June 25, 2013 at 10:38 AM · Tom, you will get a mass of thoughtful, intricate posts, but also many dogmatic, simplistic ones..

HA..!!

Never the less I shall press on......

I have experienced the neck pain also and deduced it was using the shoulder rest incorrectly...thus pressing down on the chin rest much too firmly with the head...

One day I had to get under the car to do some repairs. This caused me to hold my head up in an unusual manner...and low and behold, the next day my pain had gone..

Counter active movements may cure such pain, but learning how to use the rest correctly will avoid such pains.

How ever I am just 6' 2' and after I learned how to play violin WITHOUT shoulder rest, my playing improved and I never experienced such pains again....oh praise thee....

June 25, 2013 at 11:04 AM · At least my post was neither thoughtful nor intricate.

June 25, 2013 at 12:51 PM · "Tom, you will get a mass of thoughtful, intricate posts, but also many dogmatic, simplistic ones.."

You can say this about 80% of the post on V.com, that's the point.

June 25, 2013 at 01:07 PM · Thank you very much for all the responses, none of which seem at all dogmatic or simplistic. I might look into changing my chin rest; I’ve only changed it once before for one that was slightly higher than what came fitted, and I do tend to spend some time ‘groping’ for the right chin position.

I’ll definitely try and play more in front of a mirror to keep an eye on what’s going on. I find playing without a shoulder rest very challenging, but from various things I’ve read it might be worth persevering with.

I love playing the violin but it definitely often feels unrequited; the only way I managed to make a high enough music stand was to build a Frankenstein esque conglomerate of three others. Guess I could play sitting down, but it’s less fun that way.

Thanks again.

June 25, 2013 at 01:49 PM · I'd suggest you find an Alexander Technique teacher. Over the last 2.5 years I've received relief from all sorts of pain and a much better overall use of my body from studying AT.

In any event, I wish you success. Pain makes practice so discouraging.

June 25, 2013 at 02:09 PM · Alexander Technique IS the way to go.

I can recommend a teacher who works with violinists and string players but she's based in London, how practical is this for you?

she 'saved my life' when I was experiencing 'exactly' the same problems as you, it was not immediate, it took a long time however it was worth it.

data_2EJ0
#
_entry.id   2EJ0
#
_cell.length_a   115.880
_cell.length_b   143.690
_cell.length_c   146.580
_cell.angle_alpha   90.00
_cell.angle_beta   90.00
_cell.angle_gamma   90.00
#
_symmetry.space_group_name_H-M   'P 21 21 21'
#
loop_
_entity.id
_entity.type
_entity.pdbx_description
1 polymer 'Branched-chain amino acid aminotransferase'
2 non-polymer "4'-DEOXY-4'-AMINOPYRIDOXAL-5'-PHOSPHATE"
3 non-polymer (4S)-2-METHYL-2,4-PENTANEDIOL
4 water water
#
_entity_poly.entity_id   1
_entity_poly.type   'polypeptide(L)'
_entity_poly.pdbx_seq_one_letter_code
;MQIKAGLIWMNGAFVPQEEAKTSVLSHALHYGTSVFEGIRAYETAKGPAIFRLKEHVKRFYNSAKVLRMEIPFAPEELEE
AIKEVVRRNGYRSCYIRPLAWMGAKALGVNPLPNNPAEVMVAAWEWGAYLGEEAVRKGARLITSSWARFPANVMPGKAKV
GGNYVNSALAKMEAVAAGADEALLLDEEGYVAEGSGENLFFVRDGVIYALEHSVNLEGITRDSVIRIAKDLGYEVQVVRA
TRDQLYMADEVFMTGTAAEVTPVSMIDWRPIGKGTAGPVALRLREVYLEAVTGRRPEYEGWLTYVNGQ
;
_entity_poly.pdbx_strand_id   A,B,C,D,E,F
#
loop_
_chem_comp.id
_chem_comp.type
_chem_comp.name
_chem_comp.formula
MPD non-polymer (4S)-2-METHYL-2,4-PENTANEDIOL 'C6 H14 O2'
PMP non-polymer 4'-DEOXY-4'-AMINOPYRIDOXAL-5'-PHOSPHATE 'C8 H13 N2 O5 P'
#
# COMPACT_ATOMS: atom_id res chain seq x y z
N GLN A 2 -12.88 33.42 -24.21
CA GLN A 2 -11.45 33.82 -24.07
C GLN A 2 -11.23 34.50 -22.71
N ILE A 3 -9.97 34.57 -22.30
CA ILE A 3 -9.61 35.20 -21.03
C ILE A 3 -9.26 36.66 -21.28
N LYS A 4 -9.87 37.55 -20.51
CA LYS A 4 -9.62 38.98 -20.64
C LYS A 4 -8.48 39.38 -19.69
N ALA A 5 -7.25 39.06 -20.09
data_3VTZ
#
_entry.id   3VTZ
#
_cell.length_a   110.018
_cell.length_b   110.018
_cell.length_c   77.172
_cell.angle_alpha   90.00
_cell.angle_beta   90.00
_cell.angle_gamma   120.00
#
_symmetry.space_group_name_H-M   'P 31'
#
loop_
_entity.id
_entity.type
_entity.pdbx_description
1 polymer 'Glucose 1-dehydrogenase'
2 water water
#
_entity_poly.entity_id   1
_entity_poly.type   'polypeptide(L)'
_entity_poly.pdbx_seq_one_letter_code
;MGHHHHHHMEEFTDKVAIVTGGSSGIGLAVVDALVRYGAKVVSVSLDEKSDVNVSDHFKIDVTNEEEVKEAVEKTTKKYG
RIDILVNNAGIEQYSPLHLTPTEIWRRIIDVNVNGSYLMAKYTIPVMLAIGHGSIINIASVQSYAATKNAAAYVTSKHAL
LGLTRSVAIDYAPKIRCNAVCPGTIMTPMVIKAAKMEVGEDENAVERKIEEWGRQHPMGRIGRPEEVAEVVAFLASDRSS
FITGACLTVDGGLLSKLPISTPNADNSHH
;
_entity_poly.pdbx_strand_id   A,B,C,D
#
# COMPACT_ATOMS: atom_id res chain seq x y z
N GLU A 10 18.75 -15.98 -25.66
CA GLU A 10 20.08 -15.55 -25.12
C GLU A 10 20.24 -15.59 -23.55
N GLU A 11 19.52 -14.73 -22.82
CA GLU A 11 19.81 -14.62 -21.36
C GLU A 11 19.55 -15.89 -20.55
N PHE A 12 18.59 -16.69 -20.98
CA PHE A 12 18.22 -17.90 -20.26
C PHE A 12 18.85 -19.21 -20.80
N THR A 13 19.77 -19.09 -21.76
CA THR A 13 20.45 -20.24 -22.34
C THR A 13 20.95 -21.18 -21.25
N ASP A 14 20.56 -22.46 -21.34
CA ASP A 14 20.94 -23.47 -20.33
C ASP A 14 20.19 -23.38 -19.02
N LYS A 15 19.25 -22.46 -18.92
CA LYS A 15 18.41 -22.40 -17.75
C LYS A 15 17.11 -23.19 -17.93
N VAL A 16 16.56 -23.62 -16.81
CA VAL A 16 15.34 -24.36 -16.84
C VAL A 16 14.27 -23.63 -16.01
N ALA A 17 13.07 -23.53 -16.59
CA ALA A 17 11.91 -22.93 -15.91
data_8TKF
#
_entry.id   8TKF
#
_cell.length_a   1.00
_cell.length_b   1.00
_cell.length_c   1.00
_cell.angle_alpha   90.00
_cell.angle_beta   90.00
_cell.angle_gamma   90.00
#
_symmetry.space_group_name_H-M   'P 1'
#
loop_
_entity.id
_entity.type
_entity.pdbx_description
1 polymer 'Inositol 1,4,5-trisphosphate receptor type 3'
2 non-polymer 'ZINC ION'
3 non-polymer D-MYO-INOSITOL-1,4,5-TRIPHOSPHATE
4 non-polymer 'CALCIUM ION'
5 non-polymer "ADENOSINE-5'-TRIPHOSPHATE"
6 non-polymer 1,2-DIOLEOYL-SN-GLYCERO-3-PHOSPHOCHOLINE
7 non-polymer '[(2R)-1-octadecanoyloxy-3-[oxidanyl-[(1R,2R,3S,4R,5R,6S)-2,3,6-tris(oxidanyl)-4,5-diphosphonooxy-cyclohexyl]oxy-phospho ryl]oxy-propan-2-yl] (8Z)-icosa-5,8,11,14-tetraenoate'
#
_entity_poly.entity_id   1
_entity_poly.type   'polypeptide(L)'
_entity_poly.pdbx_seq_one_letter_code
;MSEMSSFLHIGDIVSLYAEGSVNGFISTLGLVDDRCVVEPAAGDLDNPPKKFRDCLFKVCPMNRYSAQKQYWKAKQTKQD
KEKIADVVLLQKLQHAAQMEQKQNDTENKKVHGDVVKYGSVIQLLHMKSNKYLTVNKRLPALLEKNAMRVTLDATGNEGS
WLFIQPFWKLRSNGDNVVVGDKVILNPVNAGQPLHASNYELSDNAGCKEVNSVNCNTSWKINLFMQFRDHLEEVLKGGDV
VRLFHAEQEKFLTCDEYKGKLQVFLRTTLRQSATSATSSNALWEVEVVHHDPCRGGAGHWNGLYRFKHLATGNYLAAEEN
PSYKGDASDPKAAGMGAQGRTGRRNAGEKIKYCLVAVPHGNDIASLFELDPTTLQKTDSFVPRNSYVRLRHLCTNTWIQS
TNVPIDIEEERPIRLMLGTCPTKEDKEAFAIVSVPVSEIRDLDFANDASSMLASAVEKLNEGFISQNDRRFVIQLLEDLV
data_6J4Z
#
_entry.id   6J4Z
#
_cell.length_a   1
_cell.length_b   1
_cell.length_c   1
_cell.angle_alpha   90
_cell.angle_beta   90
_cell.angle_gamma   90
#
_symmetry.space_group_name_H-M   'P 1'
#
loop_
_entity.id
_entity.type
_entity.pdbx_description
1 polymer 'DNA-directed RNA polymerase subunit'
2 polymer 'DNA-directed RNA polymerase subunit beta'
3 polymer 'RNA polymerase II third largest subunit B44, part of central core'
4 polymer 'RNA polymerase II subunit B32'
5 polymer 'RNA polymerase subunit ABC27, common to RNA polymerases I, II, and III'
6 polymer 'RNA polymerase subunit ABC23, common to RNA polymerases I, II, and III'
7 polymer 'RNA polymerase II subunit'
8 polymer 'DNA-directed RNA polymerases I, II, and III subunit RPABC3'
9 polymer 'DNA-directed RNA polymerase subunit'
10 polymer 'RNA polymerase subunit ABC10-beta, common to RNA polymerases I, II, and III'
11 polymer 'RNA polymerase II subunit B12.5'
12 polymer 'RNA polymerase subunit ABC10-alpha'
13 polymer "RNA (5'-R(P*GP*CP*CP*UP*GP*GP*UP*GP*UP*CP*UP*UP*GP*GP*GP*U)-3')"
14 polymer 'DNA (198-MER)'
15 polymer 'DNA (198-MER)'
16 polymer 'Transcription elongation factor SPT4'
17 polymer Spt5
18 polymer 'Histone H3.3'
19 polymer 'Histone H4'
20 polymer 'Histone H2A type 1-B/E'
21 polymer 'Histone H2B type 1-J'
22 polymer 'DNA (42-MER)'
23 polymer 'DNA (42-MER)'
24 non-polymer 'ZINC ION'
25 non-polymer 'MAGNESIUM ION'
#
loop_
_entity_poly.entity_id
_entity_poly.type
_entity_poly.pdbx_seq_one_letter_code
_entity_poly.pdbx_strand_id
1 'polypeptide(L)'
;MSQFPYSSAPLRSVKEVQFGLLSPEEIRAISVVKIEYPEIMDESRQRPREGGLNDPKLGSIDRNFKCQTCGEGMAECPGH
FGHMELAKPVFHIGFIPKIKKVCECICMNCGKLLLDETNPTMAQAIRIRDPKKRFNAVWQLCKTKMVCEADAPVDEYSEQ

you can look in the mirror all you like but if you don't know what to look for it won't do anything, I never knew what to look for before Alexander Technique.

the most common problems are: clenching the violin with your chin, jutting a shoulder (or both) up, your ears not being aligned with your shoulders (if you look at yourself from the side, are you ears aligned on top of your shoulders or are they in a line that is 'in front' of your shoulder?) and 'twisting' your spine.

June 25, 2013 at 02:54 PM · Charles, I have "bookmarked" your valuable links. I think the chinrest is the first consideration.

I find the Guarneri chinrest very uncomfortable (on the side of my jaw) but I see it is very, very common, even among the "greats"! I see many folk don't really use the spoon-shaped bit at all, but hook their chins over the part that bridges the tail-piece. Others must have Guarneri-shaped jowls..

At least it is fairly flat: the danger of a reassuring "lip", (under the chin or jawbone), is a tendency to pull the head backwards, which is just as damaging as craning it forwards.

I use a much-modified Treka: I can move it left or right to compensate for the thickness of a tuxedo ("dinner-jacket" for those who pay in pounds sterling, "smockingue" here in France)

June 26, 2013 at 05:27 AM · This issue has come up several times in previous posts and no doubt will keep coming up. I have yet to find a good permanent solution myself. One thing that helped me most was a "Happynex". Whenever I get significant pain I tie it on for a while and move the neck entirely freely.

One can easily make a home version .

June 26, 2013 at 05:07 PM · It makes no sense does it Adrian. Why have a chinrest at all.

Ray Chin

June 26, 2013 at 05:15 PM · Do you support the violin with your left hand (correct) or do you jam the violin between your neck and shoulder and hold it up using the shoulder rest alone as a prop (incorrect) ?

I was doing it the latter way for years. Eventually pain caused me to make the necessary changes.

June 26, 2013 at 07:52 PM · Given the area of your pain it sounds like it may be a set up issue... perhaps your shoulder rest is actually too high? I'd try experimenting with higher and lower combinations.